http://www.theanglocatholic.com/2010/06/anglican-use-ordinariates-and-ecumenism/

    We should therefore avoid referring to an Anglican Rite Ordinariate and speak rather of a Personal Ordinariate within the Roman Rite with the liturgical privilege of an “Anglican Use”. This refers to distinctive liturgical privileges, a variation of the two forms of the Roman Rite. Such an “Anglican Use” will no doubt incorporate elements from the Pre-Reformation Sarum Use and the various editions of the Book of Common Prayer. But it is also envisaged that the very “ethos” of these communities will be their Anglican heritage of theology, culture, spirituality etc.

    Words lost in the mists of time.... The Ordinariate would have been the perfect opportunity, but its founders in England apart from Fr Hunwicke were all Novus Ordo.

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    1. It doesn't make sense to me - even from my vantage point (which is limited) it seems like Sarum solidified itself as the traditional or archetypal English rite. From what you've shared, it does seem like the opportunity to reclaim some pre-Reformation Catholicism was deliberately passed over.

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    2. It was imagined (on no clear evidence) that Rome would be receptive to two Ordinariate Mass rites, one for the UK, and the other for the rest of the world. A proposal was submitted to Rome (from the UK) for a rite that might be characterized as "mongrel" or "hybrid" (I intend no criticism by the use of these terms) that drew from the English 1662 BCP and various "colonial" BCPs (especially that of the Church in the Province of South Africa - although whether that of 1954 or that of 1989 I do not know) and from the Sarum Rite Mass - but it was declined as "not Anglican enough," and Rome made it clear that it was willing to authorize only one Mass rite for all "coetibus Anglicanorum" worldwide. In early 2014 Rome approved (as I have heard) such a rite (in four forms: "the Order of Holy Mass;" "Version 1: Prayer Book-inspired;" "Version 2: English Missal-inspired;" and "Version 3: Dialogue Mass." The publication date for the missal was first set for December 2014, then March 2015, but it still has not yet appeared (due, I was told, to problems with getting it published, not to bureaucratic opposition and foot-dragging).

      The best "reader-friendly" outline version currently available is that found in the pew booklet produced for the Church of Our Lady of Walsingham in Houston, Texas.

      It was envisaged that there would be only one anaphora, or eucharistic prayer, the Roman Canon, but there was no little desire for a shorter EP for weekday use, and so EP II (Hippolytus, or pseudo-Hippolytus) from the 1969 Ordo Missae was chosen, retro-rendered into Tudor English. I was puzzled by this choice, since, whatever one makes of the three new 1969 EPs, EP 3 seems to me best to express Catholic doctrine of the Mass-sacrifice of these prayers (in EP 2 a lot of this is implicit, but not expressed). However, as a friend wrote: "Personally I am very fond of EP III and, apart from the wordiness of the post-Sanctus, of EP IV too. It is a marvellous centonization of Johannine texts and benign theology as Mazza’s analysis has shown. EP II does have a kind of Anglican pedigree because (a) it was incorporated tout sec in the Prayer Book of South Africa and therefore trumpeted as an Anglican text and (b) it bore enough resemblance to some of the C of E Prayers (2 and 3, which borrowed Romish phrasings as part of the Brindley-Beckwirth negotiations) to feel suitably popish. Moreover, it could be read without congregations realising that it wasn’t an Anglican EP they were hearing. Part of the ersatz history of Anglo-catholicism ... What we seem to have arrived at is a rite which is closer to EF than OF in aesthetic as well as language. In my view, as things have developed, it is very good to have within the Latin Rite family this particular rite, with its antique language, but how useful it will be at the coal-face we have yet to see. It does mean that, within the Church, we now have Cranmer’s translations of the mediaeval collects, some of which equivocate theologically but most do not. We also have the Propers as found more or less in the Anglican Use Gradual (USA) and English Gradual (England) where, ingeniously, a few simple and manageable tones are used in such a way that the collection is accessible and beautiful."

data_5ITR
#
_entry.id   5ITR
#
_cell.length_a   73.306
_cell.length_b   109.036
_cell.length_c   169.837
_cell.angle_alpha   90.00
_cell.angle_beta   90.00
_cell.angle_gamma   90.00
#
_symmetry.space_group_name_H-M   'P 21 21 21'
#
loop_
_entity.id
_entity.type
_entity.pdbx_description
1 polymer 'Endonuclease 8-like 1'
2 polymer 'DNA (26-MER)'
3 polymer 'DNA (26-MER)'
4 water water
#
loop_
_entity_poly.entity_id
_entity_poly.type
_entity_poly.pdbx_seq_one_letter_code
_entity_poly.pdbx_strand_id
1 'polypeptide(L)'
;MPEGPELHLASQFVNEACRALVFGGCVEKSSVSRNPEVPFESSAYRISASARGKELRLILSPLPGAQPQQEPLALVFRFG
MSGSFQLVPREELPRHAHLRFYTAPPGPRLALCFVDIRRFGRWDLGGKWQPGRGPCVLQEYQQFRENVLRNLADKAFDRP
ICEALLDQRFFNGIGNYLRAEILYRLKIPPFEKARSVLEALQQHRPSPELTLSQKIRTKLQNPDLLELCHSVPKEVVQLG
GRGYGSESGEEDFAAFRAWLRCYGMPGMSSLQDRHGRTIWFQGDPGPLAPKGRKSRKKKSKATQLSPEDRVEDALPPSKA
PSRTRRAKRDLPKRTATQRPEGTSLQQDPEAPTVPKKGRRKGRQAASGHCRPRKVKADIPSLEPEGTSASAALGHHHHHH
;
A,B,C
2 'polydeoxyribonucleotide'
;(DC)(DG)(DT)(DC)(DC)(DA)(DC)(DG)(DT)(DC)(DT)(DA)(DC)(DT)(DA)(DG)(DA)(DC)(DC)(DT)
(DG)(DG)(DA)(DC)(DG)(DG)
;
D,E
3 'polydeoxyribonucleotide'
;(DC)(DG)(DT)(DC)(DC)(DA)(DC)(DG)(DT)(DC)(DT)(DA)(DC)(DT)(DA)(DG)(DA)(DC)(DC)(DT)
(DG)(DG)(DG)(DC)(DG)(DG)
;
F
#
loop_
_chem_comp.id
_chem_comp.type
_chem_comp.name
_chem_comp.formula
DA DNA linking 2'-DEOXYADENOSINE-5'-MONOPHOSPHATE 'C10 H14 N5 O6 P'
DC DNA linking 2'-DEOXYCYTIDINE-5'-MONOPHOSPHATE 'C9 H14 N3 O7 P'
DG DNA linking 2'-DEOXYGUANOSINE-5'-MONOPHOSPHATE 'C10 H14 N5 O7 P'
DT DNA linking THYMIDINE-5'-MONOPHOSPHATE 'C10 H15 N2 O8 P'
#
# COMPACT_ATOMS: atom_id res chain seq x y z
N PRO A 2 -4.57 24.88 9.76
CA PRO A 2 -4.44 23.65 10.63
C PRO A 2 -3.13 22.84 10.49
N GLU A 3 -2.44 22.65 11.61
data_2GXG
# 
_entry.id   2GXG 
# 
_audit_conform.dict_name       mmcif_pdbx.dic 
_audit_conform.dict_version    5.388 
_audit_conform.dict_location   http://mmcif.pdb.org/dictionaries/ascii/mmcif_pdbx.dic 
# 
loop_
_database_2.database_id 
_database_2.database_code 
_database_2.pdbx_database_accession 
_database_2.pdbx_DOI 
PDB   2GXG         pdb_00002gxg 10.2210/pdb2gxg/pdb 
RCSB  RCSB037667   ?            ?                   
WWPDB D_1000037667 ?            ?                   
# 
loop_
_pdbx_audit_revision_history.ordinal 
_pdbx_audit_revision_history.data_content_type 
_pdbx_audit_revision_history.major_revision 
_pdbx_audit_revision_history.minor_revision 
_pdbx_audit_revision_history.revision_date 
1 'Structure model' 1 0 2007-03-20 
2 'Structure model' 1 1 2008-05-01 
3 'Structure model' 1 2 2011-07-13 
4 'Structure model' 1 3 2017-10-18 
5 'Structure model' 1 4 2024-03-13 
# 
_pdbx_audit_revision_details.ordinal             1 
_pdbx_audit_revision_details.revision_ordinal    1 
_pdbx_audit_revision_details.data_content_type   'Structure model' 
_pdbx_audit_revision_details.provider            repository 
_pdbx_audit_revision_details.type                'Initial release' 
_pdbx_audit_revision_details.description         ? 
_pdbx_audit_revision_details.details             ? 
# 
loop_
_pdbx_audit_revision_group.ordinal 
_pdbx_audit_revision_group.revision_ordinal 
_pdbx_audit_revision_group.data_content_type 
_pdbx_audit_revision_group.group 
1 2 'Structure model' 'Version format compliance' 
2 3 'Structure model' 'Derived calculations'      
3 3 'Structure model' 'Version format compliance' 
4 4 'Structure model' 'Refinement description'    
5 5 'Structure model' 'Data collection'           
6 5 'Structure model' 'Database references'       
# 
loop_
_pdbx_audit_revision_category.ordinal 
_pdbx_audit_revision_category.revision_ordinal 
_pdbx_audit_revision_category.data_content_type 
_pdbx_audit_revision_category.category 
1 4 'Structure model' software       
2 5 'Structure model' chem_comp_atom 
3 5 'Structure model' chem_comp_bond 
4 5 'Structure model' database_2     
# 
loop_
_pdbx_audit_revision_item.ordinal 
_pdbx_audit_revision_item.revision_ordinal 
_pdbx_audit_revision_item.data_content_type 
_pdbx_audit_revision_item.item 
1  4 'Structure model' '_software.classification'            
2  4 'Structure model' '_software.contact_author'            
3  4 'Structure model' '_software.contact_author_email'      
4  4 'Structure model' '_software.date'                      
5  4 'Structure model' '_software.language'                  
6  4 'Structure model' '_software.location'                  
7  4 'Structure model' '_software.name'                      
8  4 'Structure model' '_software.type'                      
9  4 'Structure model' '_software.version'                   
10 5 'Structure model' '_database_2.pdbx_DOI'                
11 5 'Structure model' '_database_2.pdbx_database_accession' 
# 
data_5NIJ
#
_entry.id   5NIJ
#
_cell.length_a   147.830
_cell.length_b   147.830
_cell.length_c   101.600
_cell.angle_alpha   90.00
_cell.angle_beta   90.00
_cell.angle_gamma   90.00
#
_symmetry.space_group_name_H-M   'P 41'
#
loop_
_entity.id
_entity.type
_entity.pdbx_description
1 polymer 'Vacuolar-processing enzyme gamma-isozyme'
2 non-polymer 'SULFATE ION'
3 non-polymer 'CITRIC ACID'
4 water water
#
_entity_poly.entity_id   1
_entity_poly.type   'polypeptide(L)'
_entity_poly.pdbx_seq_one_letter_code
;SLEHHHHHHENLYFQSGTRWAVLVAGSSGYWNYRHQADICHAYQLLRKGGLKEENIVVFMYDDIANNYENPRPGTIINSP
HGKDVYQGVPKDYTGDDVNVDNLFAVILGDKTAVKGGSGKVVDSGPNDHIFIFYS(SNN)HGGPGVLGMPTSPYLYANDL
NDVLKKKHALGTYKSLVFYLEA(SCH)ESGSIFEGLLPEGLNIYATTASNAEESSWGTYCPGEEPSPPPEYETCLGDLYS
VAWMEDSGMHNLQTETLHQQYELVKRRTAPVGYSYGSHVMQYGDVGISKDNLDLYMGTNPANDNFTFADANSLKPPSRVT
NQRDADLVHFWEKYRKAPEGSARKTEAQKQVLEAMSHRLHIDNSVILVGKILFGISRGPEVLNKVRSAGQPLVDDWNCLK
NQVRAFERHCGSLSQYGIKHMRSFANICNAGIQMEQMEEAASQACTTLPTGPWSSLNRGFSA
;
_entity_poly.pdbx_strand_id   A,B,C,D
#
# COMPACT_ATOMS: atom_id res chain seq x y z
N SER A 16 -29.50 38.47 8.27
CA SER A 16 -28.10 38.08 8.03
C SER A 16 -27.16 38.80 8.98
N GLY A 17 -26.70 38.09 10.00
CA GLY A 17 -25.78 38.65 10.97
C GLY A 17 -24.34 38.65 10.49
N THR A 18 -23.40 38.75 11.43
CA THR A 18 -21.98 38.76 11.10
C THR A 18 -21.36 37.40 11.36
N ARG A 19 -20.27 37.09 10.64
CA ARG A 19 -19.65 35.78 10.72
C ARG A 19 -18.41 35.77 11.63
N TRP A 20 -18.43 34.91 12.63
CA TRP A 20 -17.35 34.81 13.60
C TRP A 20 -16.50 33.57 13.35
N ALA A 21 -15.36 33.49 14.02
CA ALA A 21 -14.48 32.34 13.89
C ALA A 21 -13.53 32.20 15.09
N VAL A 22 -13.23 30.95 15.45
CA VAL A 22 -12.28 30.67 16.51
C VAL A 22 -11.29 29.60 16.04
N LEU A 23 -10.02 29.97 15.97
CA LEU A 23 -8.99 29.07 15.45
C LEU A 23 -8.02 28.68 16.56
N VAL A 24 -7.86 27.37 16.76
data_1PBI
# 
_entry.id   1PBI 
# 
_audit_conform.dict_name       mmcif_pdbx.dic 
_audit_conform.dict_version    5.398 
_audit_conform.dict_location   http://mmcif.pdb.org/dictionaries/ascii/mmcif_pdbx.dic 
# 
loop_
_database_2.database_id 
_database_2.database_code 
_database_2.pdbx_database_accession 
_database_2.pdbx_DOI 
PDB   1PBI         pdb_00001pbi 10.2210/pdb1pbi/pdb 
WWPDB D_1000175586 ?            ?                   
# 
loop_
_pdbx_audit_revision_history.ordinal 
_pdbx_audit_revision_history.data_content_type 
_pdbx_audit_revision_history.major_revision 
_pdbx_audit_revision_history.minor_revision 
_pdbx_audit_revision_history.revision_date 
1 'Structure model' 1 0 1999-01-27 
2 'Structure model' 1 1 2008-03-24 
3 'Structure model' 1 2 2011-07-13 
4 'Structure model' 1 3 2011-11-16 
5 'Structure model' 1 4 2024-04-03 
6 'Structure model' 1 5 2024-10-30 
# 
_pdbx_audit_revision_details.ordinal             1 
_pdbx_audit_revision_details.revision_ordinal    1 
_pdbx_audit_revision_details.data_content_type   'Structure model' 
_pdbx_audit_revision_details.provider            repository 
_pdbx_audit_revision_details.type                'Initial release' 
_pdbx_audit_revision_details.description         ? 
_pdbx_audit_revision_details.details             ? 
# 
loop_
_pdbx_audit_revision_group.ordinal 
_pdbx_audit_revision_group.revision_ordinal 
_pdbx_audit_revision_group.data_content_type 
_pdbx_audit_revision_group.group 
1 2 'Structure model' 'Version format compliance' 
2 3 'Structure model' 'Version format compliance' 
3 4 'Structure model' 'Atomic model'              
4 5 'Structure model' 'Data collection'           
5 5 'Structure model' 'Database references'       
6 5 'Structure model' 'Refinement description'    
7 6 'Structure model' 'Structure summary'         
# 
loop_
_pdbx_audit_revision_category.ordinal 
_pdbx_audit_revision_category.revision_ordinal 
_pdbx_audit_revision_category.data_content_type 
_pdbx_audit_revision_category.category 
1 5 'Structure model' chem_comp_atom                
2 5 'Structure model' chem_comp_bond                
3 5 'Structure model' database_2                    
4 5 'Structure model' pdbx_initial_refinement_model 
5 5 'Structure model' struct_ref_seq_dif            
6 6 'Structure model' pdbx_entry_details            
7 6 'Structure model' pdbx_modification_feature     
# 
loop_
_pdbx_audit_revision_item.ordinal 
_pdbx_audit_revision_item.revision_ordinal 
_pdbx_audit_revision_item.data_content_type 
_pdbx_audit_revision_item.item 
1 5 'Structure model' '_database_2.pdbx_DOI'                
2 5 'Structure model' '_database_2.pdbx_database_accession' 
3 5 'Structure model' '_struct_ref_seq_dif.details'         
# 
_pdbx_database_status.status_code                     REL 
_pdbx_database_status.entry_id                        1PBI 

A good critical assessment, by the late Anglo-Catholic liturgical scholar Geoffrey Grimshaw Willis (1914-1982) of the three new 1969 EPs (and of the alterations made to the Roman Canon in the 1969 Ordo Missae) can be found in the January 1971 issue of *The Heythrop Journal* (Vol. XII, No. 1, pp. 5-28), "The New Eucharistic Prayers: Some Comments," an article which is worth reading almost as much for its manner as its matter.

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  7. http://hmcwordpress.mcmaster.ca/renwick/
    William Renwick has don a lot of Sarum music, in Latin and English!

    rdr. James Morgan
    Olympia, WA

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  8. More links to Sarum Use:
    https://archive.org/details/breviaryofficesf00cath
    https://archive.org/details/cu31924092460033
    https://archive.org/details/cu31924092460041
    http://www.humanities.mcmaster.ca/~renwick/sarum-chant-annex.htm